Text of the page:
A Better Way to Measure Unemployment

My research just released by the Mercatus Center offers a new way to analyze the health of the labor market. The comprehensive jobless rate (CJR) for the first time offers a holistic, all-inclusive estimate of unemployment—it’s the highest unemployment rate that anyone could argue is realistic and valid.

Having this measure of joblessness is important because there has been a great deal of confusion in recent years over whether the official unemployment rate reported by the Bureau of Labor Statistics (BLS) is accurate. Pundits and politicians (including President Trump) have argued that the official statistic may be untrustworthy because it fails to count everyone who is unemployed. A better understanding of the situation would see that the different statistics reported by the BLS are measurements of different kinds of unemployment.

The official statistic, also known as U-3, measures people who are actively looking for a job and are currently available to take one. Other statistics measure the portion of people who have been unemployed for a long time and are still actively seeking work (U-1) or those who used to seek employment but have given up for various reasons (U-4 and U-5).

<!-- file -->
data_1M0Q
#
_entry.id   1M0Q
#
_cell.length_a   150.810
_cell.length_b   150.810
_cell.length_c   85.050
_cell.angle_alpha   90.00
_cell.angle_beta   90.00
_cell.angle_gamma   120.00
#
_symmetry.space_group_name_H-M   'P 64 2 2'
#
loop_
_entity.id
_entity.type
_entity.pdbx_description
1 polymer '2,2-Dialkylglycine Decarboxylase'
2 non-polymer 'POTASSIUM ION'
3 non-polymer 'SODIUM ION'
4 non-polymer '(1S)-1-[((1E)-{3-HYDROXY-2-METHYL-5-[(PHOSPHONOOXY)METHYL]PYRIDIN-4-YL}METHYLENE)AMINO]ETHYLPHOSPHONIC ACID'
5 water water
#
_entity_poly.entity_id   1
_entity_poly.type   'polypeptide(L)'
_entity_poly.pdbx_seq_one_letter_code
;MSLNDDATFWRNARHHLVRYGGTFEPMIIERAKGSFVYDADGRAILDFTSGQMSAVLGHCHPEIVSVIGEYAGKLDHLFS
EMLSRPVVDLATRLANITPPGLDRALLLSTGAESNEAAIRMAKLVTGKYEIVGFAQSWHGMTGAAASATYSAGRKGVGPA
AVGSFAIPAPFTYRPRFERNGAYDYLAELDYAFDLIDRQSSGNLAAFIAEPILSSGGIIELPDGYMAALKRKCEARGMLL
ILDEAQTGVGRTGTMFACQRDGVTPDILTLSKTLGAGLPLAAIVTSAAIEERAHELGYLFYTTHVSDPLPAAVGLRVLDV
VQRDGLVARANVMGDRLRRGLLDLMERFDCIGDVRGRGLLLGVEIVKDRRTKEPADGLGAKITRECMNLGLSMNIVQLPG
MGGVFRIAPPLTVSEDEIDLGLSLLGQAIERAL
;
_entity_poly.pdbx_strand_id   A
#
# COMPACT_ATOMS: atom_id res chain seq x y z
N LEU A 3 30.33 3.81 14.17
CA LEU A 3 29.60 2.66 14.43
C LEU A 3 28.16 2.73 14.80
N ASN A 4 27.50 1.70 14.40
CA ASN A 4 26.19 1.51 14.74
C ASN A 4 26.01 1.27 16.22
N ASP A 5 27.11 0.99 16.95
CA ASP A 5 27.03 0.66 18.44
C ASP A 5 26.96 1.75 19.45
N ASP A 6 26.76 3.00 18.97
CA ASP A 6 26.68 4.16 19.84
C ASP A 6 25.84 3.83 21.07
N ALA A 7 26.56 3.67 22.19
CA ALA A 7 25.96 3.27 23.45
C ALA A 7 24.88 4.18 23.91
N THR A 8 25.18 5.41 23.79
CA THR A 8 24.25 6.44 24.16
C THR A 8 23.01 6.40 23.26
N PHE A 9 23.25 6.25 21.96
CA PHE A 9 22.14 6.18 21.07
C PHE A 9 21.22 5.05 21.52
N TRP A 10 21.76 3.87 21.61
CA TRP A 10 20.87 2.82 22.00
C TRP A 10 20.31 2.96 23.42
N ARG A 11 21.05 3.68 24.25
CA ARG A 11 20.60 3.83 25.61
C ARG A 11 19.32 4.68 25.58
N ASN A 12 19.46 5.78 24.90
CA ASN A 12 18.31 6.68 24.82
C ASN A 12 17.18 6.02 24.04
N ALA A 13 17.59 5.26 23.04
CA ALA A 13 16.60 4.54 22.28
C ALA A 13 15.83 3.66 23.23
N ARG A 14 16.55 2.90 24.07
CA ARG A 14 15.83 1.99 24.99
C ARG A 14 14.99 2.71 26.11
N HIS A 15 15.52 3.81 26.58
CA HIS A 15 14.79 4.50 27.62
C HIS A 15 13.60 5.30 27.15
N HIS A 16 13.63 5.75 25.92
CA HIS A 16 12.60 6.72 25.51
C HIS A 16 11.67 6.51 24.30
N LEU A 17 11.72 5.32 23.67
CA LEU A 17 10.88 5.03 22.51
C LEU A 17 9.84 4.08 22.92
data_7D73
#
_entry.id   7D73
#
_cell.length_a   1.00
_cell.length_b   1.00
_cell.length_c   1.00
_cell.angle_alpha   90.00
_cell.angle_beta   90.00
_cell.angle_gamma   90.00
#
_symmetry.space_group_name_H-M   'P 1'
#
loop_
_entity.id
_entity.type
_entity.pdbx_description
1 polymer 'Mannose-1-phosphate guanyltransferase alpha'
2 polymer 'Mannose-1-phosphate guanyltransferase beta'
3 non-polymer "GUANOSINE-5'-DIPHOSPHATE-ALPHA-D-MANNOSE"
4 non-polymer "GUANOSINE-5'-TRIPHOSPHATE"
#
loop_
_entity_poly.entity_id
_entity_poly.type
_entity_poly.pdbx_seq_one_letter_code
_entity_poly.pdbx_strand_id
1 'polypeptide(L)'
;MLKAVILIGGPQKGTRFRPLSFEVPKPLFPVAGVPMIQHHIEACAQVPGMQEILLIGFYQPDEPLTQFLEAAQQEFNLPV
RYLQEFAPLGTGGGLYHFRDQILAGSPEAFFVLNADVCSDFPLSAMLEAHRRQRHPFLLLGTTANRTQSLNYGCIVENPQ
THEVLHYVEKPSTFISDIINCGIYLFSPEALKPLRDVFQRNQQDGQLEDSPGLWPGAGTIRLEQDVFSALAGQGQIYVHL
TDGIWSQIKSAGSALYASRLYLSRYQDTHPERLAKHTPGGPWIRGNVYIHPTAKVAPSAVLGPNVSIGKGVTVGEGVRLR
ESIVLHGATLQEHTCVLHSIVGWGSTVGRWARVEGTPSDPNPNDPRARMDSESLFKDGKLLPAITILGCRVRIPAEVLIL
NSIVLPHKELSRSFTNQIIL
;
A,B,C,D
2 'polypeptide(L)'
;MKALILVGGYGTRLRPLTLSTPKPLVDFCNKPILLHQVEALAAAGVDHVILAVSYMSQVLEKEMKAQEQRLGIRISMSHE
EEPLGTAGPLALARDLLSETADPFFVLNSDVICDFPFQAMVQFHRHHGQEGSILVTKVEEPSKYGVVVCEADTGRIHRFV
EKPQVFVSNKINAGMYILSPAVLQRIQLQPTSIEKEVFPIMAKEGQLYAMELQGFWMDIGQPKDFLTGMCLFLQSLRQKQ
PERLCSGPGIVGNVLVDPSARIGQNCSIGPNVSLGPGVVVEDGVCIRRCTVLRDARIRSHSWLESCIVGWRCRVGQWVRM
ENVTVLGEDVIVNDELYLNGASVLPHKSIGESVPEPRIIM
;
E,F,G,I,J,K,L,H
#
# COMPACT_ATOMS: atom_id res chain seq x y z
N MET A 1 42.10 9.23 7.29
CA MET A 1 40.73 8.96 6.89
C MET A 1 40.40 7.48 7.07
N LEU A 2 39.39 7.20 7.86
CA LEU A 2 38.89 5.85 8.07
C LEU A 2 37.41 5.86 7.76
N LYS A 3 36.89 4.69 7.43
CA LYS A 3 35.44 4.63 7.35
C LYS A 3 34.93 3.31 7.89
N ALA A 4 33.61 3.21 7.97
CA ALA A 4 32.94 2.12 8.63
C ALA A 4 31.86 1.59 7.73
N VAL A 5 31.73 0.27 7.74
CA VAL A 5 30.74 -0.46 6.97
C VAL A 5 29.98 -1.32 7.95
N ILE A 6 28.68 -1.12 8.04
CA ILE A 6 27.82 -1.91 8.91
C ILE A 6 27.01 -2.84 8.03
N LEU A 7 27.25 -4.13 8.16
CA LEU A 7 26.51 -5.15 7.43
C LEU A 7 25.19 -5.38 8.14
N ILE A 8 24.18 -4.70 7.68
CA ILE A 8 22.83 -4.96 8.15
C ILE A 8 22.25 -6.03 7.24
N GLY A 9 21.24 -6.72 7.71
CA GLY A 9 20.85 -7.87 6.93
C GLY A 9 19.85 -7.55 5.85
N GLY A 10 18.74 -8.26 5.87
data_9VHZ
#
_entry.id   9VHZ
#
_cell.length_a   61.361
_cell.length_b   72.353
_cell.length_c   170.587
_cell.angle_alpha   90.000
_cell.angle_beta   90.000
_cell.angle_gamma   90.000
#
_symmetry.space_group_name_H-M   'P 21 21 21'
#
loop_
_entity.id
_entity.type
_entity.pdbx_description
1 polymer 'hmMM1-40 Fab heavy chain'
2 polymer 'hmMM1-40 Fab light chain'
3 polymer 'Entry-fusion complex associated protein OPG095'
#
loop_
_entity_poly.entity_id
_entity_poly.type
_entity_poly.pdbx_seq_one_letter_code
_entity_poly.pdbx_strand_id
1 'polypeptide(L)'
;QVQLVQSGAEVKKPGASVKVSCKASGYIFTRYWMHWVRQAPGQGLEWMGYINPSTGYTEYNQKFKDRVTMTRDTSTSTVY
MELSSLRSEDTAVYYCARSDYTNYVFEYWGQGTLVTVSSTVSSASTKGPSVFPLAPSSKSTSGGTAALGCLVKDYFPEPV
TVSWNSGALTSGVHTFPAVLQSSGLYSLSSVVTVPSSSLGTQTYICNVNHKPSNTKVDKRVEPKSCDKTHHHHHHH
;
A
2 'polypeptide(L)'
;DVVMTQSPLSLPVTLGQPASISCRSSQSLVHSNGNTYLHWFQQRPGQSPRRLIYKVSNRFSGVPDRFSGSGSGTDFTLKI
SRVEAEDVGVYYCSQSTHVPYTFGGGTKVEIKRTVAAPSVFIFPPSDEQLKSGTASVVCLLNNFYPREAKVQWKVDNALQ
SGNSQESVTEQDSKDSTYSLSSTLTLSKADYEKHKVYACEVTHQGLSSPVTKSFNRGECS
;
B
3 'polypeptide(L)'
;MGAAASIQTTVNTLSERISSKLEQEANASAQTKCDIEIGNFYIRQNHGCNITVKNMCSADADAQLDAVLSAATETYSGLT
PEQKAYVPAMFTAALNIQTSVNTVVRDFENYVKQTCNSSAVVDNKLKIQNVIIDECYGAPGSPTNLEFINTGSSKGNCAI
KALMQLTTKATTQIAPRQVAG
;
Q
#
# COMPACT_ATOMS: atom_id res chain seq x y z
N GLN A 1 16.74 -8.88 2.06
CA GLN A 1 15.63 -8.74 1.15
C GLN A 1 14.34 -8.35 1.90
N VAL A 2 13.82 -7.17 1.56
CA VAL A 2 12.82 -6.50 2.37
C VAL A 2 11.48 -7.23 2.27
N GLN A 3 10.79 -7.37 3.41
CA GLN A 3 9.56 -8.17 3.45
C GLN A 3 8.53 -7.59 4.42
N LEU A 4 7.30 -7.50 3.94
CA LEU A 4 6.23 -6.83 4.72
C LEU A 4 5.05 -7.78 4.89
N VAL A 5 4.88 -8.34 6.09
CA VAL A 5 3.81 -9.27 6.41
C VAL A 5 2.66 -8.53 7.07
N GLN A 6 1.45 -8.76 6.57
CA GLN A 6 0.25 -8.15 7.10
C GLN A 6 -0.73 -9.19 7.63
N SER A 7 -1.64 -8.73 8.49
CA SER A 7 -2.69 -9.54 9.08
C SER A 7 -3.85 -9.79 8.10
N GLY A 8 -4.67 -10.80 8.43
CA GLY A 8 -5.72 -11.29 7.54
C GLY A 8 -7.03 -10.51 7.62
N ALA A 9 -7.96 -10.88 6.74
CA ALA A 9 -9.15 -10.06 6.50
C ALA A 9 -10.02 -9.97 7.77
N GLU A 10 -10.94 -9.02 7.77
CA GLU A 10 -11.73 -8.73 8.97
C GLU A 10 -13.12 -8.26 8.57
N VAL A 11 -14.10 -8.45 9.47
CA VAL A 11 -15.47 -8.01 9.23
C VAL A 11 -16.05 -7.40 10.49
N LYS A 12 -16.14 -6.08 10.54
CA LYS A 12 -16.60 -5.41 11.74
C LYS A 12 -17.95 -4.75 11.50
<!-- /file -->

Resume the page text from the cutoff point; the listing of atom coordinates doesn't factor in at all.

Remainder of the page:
Another statistic, U-6, adds people who currently work part time but want a full-time job to the U-5 measurement. But by mixing unemployment with underemployment the U-6 muddies the underlying issue of joblessness.

The comprehensive jobless rate cuts through the confusion by offering an overarching measurement that incorporates all other measures of joblessness. It counts all adults and adolescents who say they want a job, regardless of whether they’ve actively looked for work in the last four weeks or if they’re currently available to take a job if one was offered. Because it conceptually fits between the BLS’s U-5 and U-6 statistics, the comprehensive jobless rate could also be called U-5b unemployment statistic.

What does this mean? Well, the labor market has been much better than many pundits have fretted, even during the depths of the Great Recession. Just year and a half ago, President Trump—while on the campaign trail—suggested that the true unemployment rate might be as high as 42 percent. In reality the comprehensive jobless rate was only about 8.5 percent at the time, and the highest it ever reached was 13.4 percent in late 2009. In fact, the CJR is only 3.3 percent higher on average than the BLS’s official unemployment rate. This is not to say that the job market always paints a rosy picture, but it’s also not nearly as apocalyptic as some people have suggested.

Going forward, the comprehensive jobless rate will offer a check on those who would make alarmist claims regarding the health of the labor market, and it offers a complementary statistic that can be used as a reference point for the official unemployment statistics.